The Lunar South Pole
The lunar south pole is one of the most compelling places in the entire Solar System. This region of the Moon is important for both lunar scientists and engineers planning future human exploration. The towering massifs of the South Pole-Aitken Basin can be accessed, and these massifs contain impact melt that will allow scientists to unambiguously determine the age of this huge basin. Furthermore, permanently shadowed craters may harbor reservoirs of ices and other volatile compounds that could serve as a tremendously valuable resource for future explorers. Additionally, these volatile deposits could contain a priceless record of water composition dating back to the beginning of our Solar System, an incomparable dataset for astrobiology investigations. Finally, a few mountain peaks near the pole (just west and east of the rim Shackleton crater) are illuminated for extended periods of time, providing the near-constant solar power that would be required for the economical operation of a permanent lunar outpost.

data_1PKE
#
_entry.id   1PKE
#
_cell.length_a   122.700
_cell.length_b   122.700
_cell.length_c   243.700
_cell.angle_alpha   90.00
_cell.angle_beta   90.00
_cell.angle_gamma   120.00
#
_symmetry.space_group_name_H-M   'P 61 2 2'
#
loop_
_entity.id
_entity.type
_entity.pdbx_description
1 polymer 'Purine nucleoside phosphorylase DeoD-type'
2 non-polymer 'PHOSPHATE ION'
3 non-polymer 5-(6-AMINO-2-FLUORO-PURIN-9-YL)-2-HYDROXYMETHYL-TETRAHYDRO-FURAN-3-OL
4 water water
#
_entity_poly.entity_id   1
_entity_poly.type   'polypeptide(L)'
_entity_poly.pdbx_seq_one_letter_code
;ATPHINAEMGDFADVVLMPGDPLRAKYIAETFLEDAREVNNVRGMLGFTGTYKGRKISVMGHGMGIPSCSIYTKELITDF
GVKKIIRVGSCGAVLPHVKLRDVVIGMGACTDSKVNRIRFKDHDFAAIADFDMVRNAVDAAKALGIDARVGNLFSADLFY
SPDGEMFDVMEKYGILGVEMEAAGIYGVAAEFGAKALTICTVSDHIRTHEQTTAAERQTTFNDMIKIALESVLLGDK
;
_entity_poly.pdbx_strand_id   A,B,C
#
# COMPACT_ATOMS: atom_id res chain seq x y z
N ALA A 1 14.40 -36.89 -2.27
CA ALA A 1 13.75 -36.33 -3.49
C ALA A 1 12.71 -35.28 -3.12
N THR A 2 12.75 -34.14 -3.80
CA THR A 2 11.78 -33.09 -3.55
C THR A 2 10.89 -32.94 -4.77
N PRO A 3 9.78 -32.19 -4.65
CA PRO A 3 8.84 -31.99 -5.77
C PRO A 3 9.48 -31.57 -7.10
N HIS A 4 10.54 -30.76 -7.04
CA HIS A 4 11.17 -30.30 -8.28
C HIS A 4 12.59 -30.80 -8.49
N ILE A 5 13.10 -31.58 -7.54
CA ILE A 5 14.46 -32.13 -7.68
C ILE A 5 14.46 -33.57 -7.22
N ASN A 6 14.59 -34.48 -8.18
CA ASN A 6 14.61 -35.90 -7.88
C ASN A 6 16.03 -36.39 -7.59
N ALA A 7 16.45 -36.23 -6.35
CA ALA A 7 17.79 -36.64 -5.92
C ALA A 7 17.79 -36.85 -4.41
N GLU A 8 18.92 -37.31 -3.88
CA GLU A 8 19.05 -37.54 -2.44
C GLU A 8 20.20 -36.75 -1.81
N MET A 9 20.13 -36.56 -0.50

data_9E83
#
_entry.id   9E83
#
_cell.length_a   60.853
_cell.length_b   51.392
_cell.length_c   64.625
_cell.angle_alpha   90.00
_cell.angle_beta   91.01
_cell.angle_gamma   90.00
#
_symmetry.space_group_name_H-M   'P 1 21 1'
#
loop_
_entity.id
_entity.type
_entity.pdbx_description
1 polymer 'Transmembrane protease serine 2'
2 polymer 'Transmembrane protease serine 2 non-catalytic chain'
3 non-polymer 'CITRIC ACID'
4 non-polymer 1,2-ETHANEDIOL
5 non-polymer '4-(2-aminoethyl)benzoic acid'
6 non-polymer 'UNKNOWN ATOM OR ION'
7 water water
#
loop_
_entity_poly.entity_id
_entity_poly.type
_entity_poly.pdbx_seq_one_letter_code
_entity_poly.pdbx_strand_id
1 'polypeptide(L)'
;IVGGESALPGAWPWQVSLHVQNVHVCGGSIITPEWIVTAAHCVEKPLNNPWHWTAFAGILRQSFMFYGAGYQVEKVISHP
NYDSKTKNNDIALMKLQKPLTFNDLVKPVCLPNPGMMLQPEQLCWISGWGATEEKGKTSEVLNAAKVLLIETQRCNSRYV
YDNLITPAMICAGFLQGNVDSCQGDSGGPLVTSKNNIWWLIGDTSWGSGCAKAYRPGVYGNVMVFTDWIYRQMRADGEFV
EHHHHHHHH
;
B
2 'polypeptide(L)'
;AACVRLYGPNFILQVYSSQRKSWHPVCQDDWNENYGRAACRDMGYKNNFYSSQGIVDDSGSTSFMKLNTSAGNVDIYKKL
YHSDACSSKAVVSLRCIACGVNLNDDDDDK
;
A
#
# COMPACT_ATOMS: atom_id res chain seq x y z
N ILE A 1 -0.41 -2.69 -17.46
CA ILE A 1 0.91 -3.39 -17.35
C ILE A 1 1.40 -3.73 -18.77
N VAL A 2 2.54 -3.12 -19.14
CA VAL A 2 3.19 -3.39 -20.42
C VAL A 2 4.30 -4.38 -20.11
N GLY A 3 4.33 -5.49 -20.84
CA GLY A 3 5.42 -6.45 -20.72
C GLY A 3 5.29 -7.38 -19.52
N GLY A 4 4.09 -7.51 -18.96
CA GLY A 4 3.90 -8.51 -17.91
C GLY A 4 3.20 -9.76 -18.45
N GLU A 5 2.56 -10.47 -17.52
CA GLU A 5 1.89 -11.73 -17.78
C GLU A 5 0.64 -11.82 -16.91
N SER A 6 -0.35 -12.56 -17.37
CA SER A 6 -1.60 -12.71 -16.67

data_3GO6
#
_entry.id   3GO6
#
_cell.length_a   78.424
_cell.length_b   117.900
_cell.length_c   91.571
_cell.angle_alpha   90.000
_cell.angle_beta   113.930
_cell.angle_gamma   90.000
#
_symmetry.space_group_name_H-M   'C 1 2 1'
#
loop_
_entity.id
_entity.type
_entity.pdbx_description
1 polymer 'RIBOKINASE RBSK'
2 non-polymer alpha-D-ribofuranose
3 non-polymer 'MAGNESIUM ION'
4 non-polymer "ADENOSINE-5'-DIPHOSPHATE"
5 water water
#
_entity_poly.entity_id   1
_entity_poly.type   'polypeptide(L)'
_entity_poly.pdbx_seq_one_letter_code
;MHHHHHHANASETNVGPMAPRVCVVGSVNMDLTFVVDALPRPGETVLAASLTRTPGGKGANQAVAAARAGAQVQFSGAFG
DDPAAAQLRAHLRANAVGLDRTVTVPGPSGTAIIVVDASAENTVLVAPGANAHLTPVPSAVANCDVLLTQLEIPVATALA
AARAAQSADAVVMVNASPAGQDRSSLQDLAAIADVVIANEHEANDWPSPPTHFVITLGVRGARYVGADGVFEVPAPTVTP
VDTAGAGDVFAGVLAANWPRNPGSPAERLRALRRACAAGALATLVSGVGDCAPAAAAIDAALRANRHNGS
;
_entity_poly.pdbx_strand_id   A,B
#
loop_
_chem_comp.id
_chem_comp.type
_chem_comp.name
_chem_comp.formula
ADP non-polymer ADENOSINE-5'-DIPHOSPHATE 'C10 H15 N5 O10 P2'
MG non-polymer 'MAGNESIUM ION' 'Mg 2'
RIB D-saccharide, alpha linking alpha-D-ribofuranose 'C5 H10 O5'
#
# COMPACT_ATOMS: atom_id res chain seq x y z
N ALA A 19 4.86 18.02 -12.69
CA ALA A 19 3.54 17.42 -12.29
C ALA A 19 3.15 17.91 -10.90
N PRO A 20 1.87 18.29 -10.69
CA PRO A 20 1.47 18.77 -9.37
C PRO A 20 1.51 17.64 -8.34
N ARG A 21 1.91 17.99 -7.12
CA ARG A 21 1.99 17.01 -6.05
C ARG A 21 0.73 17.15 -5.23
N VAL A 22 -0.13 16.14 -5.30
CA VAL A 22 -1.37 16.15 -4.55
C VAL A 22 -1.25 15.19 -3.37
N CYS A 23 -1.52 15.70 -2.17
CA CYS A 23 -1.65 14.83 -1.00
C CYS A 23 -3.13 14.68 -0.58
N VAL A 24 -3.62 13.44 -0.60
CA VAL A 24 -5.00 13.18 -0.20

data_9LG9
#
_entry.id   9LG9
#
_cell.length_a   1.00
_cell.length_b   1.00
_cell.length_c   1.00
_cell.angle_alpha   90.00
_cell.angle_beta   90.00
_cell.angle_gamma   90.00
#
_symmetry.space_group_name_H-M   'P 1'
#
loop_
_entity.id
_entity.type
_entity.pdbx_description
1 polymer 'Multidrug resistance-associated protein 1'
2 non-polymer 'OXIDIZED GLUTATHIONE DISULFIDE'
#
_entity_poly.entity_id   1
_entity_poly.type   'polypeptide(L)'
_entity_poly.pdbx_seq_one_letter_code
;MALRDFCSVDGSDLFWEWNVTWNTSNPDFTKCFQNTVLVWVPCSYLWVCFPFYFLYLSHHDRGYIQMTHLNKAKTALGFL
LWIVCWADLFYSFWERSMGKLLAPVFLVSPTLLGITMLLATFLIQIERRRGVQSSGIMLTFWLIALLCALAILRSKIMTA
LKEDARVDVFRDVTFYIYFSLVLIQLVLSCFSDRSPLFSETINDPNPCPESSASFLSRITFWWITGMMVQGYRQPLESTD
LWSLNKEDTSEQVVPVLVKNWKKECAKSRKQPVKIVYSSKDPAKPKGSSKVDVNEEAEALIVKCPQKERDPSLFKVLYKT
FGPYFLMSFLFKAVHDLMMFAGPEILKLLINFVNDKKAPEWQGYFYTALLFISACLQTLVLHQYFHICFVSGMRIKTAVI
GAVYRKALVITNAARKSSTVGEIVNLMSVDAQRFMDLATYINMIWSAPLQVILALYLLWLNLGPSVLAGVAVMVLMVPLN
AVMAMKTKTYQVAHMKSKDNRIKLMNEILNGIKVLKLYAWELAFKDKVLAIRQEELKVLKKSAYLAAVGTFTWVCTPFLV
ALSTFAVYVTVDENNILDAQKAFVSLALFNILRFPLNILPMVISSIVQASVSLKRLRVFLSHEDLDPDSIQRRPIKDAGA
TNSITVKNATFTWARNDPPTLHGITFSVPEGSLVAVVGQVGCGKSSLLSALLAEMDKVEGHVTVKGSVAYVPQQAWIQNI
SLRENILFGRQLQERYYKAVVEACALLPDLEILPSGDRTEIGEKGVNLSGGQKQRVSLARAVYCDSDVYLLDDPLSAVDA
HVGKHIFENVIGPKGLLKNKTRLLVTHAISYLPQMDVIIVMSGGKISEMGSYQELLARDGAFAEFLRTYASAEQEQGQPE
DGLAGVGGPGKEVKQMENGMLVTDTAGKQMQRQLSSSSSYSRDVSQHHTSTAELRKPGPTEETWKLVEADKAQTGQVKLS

As LRO passes over the pole every two hours, the LROC WAC snaps an image, and over a month, images covering the entire polar region are captured (80°S to 90°S). This mosaic contains 288 images taken in one month; you can see where the month began and ended at about 90°E longitude (note how the lighting changed). The rim of Shackleton crater seems to be disjointed. However, if you look closely, you can see that the Sun came from opposite sides for portions of the mosaic, resulting in opposite sides of the crater's wall being illuminated in some images. As the mission progresses, the WAC captures the pole across the full range of seasons. More mosaics of the poles will be posted in the future.
Explore the whole WAC South Pole mosaic at full resolution.
Back to Images